A preliminary look at new survey data suggests higher education officials are getting the message about the need to boost information security spending and staffing.
Postsecondary institutions have made significant headway in training faculty and students on the finer points of protecting their information, but are still underinvesting in IT security overall, according to Joanna Grama, who directs cybersecurity programs for EDUCAUSE, a nonprofit group supporting information technology use in higher education.
Budget pressures contributed to private and public institutions devoting just 2 percent of their central IT spending on information security, according to a snapshot report released last month by EDUCAUSE, based on 2015 data.
Sparse spending was also reflected in IT security staffing: Colleges and universities employed just one full-time central IT security employee per 10,000 full-time institutional employees in 2015, according to the report.
The initial results from a 2016 member survey, due to be released this April, however, show signs of improvement, Grama said.
Average spending for information security on college campuses increased from 2 percent of central IT spending in 2015, to 3 percent in 2016, Grama told EdScoop; and the average number of full-time IT security specialists doubled — to two per 10,000 full-time institutional employees — over the same period.
Nevertheless, says Grama,“Institutions are noting that limited resources is making it hard for them to move — they are doing a lot with a little.”
That’s one of the reasons why information security, for the second year in a row, topped EDUCAUSE’s annual top 10 IT issues list confronting higher education officials.
Grama said institutions are focusing their attention on four issues in particular which pose the greatest information security risks on campus:
- Phishing and social engineering
- End-user awareness, training and education
- Limited resources for the information security program
- Addressing data protection and privacy regulatory requirements
“Presidents and board members are just as vulnerable to social engineering attempts as are students, faculty, and staff,” Grama said in an article she co-authored with Valerie Vogel, EDUCAUSE’s senior manager for cybersecurity programs.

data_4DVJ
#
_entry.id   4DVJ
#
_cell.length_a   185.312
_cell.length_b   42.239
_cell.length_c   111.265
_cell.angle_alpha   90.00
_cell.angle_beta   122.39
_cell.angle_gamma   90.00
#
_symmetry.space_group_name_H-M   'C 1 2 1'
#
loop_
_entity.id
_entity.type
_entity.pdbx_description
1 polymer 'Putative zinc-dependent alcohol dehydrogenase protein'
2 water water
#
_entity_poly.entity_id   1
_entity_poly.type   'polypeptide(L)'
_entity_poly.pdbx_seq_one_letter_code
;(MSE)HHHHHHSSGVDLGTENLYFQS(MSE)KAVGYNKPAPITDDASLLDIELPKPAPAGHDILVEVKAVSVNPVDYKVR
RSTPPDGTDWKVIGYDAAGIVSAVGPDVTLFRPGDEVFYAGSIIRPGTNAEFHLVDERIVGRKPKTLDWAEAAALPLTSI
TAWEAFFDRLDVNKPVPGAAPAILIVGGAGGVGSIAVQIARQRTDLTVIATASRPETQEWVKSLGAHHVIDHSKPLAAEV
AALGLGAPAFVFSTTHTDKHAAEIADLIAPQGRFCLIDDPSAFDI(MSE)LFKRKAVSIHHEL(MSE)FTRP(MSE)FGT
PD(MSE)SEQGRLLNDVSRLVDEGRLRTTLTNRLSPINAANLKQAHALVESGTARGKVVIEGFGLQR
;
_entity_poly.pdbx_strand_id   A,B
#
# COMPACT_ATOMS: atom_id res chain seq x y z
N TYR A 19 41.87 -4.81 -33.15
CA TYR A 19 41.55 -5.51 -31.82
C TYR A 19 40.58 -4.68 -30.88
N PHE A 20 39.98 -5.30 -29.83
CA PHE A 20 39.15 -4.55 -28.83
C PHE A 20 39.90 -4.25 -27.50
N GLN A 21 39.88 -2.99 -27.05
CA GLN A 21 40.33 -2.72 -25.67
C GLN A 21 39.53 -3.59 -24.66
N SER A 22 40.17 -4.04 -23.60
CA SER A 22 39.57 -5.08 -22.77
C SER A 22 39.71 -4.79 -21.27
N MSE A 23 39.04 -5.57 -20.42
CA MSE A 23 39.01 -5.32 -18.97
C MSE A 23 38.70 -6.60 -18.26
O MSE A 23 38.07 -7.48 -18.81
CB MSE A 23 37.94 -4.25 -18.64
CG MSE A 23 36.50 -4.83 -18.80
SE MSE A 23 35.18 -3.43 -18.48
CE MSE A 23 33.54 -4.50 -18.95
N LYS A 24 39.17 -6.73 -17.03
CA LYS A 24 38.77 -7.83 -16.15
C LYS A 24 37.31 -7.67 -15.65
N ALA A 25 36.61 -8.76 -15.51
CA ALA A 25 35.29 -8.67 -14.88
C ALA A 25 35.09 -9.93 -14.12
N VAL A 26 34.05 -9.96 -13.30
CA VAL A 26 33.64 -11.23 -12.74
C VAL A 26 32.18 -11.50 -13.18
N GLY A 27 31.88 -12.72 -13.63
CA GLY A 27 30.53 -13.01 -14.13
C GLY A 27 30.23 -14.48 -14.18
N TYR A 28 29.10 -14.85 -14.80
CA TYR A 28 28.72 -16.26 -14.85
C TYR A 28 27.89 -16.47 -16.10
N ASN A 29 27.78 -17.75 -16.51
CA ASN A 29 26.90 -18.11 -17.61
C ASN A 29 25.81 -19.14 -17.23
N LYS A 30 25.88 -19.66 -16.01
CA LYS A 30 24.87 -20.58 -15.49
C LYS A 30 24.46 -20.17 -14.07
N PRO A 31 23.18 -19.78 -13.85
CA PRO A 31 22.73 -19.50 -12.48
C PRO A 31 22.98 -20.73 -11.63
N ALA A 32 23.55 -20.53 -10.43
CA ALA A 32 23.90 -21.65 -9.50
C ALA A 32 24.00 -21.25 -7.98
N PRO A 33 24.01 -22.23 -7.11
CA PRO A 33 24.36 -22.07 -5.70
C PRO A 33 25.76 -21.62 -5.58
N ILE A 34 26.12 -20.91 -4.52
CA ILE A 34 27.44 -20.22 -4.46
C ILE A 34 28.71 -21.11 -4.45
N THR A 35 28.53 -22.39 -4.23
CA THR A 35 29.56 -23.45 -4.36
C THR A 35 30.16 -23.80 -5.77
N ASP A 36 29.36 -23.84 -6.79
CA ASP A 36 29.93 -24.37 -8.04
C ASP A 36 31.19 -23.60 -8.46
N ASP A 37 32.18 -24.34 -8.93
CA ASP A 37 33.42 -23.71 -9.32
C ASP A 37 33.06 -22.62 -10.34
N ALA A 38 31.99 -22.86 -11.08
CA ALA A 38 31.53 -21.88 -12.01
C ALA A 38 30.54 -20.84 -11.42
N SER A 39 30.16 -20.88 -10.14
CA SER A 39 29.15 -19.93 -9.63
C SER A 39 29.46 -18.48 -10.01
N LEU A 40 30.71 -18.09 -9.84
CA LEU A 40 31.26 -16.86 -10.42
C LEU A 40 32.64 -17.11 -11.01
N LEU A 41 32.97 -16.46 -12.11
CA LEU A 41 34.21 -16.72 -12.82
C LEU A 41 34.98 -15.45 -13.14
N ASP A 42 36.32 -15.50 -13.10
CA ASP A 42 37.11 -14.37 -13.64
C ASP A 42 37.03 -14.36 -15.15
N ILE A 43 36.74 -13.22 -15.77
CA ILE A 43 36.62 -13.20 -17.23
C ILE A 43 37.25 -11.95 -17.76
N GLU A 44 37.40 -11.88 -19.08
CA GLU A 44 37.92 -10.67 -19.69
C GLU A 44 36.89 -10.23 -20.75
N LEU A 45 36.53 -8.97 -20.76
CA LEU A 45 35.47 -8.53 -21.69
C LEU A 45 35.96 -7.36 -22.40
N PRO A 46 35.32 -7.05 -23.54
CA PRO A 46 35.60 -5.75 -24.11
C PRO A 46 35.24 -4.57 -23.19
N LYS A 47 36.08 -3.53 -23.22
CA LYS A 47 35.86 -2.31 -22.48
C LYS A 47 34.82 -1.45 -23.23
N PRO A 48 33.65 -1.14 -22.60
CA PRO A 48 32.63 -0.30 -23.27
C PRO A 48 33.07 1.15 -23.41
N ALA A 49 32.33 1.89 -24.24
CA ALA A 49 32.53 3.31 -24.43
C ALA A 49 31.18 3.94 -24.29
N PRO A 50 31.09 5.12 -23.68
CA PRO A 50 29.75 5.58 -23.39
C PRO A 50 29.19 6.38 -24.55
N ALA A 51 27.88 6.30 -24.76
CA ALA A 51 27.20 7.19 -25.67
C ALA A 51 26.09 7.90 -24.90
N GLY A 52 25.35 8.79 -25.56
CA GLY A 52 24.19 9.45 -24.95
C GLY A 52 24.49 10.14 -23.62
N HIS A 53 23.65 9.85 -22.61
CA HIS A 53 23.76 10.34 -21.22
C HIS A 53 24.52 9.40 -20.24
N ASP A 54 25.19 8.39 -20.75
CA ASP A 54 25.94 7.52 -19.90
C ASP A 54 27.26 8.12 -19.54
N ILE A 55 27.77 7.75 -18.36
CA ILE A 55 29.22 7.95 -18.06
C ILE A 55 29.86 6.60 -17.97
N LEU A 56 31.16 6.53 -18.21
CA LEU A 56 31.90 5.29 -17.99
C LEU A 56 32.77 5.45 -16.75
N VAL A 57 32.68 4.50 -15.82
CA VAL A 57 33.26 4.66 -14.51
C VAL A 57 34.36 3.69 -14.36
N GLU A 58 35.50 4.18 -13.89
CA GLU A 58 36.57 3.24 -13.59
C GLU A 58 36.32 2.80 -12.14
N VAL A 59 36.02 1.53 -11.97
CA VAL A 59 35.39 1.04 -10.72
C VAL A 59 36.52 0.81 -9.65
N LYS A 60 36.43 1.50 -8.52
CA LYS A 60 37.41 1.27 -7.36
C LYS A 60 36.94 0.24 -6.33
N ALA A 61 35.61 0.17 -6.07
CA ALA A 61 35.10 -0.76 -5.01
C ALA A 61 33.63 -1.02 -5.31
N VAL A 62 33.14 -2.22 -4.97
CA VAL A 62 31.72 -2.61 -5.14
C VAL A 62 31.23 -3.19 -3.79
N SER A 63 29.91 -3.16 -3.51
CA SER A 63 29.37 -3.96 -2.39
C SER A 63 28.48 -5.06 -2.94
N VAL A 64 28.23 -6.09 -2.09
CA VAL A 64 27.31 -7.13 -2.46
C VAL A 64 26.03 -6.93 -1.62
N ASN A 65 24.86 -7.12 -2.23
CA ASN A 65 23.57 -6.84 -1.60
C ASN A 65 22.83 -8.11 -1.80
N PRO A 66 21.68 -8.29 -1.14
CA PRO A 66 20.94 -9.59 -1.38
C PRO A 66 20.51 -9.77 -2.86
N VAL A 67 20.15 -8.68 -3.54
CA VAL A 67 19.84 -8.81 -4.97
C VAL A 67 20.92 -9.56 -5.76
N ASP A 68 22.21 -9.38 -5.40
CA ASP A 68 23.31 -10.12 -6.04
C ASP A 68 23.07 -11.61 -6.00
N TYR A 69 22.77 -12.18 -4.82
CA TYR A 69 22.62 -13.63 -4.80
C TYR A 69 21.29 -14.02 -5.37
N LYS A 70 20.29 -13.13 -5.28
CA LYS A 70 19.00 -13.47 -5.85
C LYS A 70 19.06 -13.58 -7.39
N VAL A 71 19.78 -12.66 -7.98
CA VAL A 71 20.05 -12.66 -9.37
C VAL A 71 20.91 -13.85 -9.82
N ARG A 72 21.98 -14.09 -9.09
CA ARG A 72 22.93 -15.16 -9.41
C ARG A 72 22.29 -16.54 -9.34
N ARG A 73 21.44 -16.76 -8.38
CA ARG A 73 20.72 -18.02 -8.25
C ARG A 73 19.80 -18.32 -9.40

“Over the past two decades, phishing scams have become more sophisticated and harder to detect. Traditional phishing messages sought access to an end user’s institutional access credentials (e.g., username and password). Now ransomware and threats of extortion are common in phishing messages, leaving end users to wonder if they have to actually pay the ransom,” they added.
End-user awareness, training and education remain a vital weapon in combatting persistent threats. Although three-in-four higher education institutions in the United States require information security training for faculty and staff, those programs tend to be leanly staffed with small budgets, according to Grama.
Complicating the work of higher education IT professionals is the need to adhere to a complex patchwork of data protection and privacy laws governing how schools must guard students’ personal, financial, scholastic and health information.
Information security remains a risky business for institutions hoping their IT departments can keep up with the growing threats.
Just last week, a firm specializing in cyberthreat intelligence reported that a hacker called Rasputin had compromised, and was now offering access to databases belonging to two dozen U.S. universities.
EDUCAUSE’s Cybersecurity Initiative hopes that by offering an information security program assessment tool, and sharing benchmarking data and other services, higher education officials will appreciate the challenges their campus IT departments are facing.